Webcomics

Some things I love: #1 Webcomics by George Qin

It’s come to my attention recently that whilst this blog is intended to be a reflection of my personal thoughts and feelings, I haven’t shared very personal content. However, it’s often hard for me to share very personal things on public platforms. So to compensate, I’ve decided to start a series of some things that I love - to better express the person I am and the things I believe in.

 

Todays theme is webcomics,which is something I picked up in my artsy, edgy, nerdy high school days. I went through a period of "finding myself" - what I liked, what I didn't, what I was good at, what I stink at; that sort of thing. Reading webcomics was originally about admiring vector art, but it became about so much more. So I want to share some of my favourites  before they stop drawing, stop hosting, or the singularity occurs - y'know, whichever comes first.

1. ZEN PENCILS

Starting off with something pretty mainstream, Zen pencils is drawn by a commercial illustrator gone rogue - putting images and stories to quotes by historical greats, both contemporary and classic. My favourite entry is Stephen Fry's Ultimate Self-Help Book which I think everyone should read. At the very least, it can give you an insight into how people depressed about underachieving think and feel. Check it out if you don't mind losing yourself to the lovable art style and messages.

2. HERO by Hwei Lim

This guy has style and flair about him and he's definitely someone to look out for. It's apparent as soon as the comic begins that he's not going the traditional route - and instead using the web to the full extent of its capabilities as a medium. The text appears as your cursor hovers over various images on the screen to maximise art space and create beautiful sceneries as backdrops to the dialogue. He's introduced me to the philospohy of Camus, the imagination of Italo Calvino, and the beauty in the little things in life. Here's a quick peek into some of the first chapter that's totally hit me in the feels more than once:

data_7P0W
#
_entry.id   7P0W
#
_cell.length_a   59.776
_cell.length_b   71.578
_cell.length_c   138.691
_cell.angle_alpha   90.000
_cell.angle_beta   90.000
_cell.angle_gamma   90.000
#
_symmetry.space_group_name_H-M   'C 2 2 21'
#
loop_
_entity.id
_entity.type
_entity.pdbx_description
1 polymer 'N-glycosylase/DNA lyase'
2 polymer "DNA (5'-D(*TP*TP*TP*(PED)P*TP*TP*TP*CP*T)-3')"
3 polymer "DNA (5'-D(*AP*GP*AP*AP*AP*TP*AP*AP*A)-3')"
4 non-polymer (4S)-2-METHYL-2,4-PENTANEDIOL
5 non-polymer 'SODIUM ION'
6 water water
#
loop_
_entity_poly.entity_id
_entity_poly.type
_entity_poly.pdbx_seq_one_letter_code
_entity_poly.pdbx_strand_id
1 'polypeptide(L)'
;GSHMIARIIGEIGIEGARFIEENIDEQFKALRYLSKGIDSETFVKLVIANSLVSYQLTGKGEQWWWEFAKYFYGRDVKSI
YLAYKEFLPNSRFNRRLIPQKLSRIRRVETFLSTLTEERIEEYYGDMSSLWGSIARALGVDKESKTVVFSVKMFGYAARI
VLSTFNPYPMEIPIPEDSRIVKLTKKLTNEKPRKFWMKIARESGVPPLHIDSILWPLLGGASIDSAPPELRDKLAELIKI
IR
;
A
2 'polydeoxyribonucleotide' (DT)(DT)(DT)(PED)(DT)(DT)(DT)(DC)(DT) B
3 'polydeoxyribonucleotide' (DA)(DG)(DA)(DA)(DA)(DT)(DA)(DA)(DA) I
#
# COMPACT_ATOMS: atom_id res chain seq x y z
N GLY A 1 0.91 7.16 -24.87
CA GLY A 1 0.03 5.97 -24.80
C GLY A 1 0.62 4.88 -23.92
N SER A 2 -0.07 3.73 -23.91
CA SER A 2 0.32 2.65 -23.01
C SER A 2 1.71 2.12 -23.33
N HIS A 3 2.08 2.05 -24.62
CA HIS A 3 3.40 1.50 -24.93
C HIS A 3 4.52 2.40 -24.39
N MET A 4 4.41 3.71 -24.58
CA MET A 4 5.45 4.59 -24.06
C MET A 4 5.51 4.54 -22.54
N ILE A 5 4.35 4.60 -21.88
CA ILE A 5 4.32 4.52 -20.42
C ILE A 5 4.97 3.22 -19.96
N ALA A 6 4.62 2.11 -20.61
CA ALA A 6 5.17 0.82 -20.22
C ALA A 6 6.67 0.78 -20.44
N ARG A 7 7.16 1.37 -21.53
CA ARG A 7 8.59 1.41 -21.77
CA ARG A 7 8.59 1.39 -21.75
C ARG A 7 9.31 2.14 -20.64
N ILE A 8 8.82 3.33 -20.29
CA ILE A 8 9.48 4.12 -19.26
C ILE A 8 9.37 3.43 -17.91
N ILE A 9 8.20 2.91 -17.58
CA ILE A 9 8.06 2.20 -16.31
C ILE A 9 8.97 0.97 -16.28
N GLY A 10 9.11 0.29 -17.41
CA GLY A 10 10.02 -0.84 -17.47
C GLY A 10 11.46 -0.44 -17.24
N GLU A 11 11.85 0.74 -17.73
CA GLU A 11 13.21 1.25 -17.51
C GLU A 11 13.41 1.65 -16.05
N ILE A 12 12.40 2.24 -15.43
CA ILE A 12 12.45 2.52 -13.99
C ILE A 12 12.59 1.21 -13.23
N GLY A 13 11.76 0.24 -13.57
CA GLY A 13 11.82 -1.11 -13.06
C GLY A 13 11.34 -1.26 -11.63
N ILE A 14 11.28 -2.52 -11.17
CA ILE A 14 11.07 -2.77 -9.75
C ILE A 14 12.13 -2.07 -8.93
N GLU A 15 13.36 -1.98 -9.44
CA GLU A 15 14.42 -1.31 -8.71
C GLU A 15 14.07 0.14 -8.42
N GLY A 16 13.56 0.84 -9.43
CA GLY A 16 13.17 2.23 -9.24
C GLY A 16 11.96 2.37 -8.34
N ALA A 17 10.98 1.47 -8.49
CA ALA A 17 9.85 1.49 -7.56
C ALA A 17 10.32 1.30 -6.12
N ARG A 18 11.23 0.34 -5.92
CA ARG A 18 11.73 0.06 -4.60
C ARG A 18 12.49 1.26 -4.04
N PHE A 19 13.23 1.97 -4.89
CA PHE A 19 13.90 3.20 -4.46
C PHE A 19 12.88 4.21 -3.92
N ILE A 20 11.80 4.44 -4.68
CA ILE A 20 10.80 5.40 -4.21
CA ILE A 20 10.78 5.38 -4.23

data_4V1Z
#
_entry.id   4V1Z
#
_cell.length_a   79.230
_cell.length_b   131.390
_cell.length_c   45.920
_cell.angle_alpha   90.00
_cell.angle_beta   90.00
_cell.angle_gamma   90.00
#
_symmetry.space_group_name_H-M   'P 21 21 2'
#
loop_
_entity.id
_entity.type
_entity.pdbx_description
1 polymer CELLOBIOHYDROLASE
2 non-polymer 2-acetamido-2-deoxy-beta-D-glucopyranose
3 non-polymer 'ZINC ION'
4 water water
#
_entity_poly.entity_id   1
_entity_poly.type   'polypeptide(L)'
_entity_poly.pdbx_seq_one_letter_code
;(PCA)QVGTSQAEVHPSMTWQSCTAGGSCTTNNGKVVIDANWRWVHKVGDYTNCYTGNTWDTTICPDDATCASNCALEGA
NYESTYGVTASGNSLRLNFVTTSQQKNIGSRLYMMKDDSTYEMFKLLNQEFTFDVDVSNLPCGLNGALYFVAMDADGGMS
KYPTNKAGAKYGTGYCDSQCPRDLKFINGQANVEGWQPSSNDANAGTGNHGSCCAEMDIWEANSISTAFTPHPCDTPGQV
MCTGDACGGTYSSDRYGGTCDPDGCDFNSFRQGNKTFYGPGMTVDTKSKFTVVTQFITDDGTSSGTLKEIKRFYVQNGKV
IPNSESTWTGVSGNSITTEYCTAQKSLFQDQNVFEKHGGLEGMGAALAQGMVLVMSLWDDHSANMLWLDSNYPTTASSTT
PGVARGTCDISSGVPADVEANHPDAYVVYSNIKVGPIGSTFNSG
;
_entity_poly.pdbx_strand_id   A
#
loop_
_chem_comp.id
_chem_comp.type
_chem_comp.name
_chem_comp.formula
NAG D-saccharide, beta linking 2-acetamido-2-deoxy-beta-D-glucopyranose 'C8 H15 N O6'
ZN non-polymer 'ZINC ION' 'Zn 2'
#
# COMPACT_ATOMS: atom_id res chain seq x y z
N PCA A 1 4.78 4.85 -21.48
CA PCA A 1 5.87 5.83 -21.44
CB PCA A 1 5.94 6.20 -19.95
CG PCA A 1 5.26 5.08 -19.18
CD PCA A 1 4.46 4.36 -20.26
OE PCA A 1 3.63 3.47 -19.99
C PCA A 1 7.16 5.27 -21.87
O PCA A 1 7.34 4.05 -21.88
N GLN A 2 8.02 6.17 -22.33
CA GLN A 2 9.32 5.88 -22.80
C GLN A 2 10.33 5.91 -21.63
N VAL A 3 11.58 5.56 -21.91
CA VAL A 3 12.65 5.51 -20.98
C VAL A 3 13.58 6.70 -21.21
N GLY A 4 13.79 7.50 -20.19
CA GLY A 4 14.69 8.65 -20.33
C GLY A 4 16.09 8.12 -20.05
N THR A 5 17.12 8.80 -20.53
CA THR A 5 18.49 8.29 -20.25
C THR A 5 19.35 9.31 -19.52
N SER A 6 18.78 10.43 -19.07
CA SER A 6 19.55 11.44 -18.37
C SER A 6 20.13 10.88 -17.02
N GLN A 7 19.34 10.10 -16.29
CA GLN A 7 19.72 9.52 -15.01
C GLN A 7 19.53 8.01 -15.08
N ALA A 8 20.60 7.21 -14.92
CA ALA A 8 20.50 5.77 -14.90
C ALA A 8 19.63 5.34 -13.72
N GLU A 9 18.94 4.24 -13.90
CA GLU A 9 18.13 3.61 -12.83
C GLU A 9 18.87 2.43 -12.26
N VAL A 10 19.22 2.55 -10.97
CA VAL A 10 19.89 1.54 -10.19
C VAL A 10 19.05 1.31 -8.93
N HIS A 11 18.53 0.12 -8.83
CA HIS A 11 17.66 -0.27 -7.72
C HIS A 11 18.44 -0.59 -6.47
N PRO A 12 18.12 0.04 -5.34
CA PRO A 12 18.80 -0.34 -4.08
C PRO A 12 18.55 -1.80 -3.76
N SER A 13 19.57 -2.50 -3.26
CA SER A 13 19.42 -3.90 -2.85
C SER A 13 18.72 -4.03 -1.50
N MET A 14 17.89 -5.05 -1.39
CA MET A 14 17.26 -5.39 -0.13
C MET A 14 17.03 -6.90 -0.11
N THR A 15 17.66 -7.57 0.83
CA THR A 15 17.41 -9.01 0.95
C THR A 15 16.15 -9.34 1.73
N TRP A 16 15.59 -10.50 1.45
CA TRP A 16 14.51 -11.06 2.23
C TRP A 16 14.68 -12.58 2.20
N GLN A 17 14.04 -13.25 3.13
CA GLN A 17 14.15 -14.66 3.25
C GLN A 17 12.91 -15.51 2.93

"The world is made of cities, and the spaces between them.. and cities are separated by spaces, but connected by roads. From the beginning, let`s not fool ourselves. Cities will never overcome the spaces between them. As much as one city would like to meet another, it is sometimes hard for one city to even see another city...

They are created as separate things. Even if they send many things to each other, they will never see or feel what really happens to each other. Even if they build a bridge between them, or put buildings all along the sides of the road that connects them, they will always just be two cities that are connected by something else. Still, since they will never meet each other, just that connection is better than nothing at all, isn`t it?"

On that summer afternoon, it felt like the priest was telling me a good thing, but he was also trying with all his heart to believe in it.

3. AKIMBO COMICS by B. Patrick

Of everyone I read, this guy is the MOST underrated by far. People post his comics to /r/getmotivated on a regular basis, and his philosophical mid-conversational rant style doesn't feel contrived, as if the comic is serving the reader. It feels as if we're getting a glimpse into part of an ongoing conversation. Dude's got some flair, that's for sure. My favourite comic? There are way too many to choose from, but I tend to like his EAT SHIT AND DIE series. There's just too much good in there, but I'll get you started. Enjoy!

4. MAGICAL GAME TIME by Zac Gorman

Zac Gorman's squiggly animated art style is perfect for reminiscing about childhood gaming memories. He embodies the essence of the generation that was lost in their consoles and glued to their television screens in their happiest times which still hold a special place in their hearts. Please enjoy the nostalgia if you've grown up playing smash bros and earthbound - or if at any time zelda has brought you joy.

5. VEFURRIN by Hwei Lim

This guy again? Yup, he deserves a second mention for his second place prize in the IMCC manga competition. Whilst only at 26 pages, he makes multiple literary references whilst telling his own story. I love that he draws philosophical inspiration from Saint Antoine Exupery's The Little Prince - also my favourite children's book, whilst telling a story of his own - about love.

The biggest lesson I learnt from this is that for a story to end happily, it must first end, and endings are sad. Oh well, another story? ;)

6. HONORABLE MENTIONS

Special mentions go out to King Kaiser, shirotsuki and Synpai (formerly Syncaidia). SO much respect for these guys.

On another note - PLEASE don't search for my long lost Tumblr and DeviantArt accounts. I still cringe when I look back at those. I feel deeply ashamed but it's representative of a period of my life when I was finding myself so I can't bring myself to delete them just yet.

Hope I haven't wasted too much of your time!

Peace!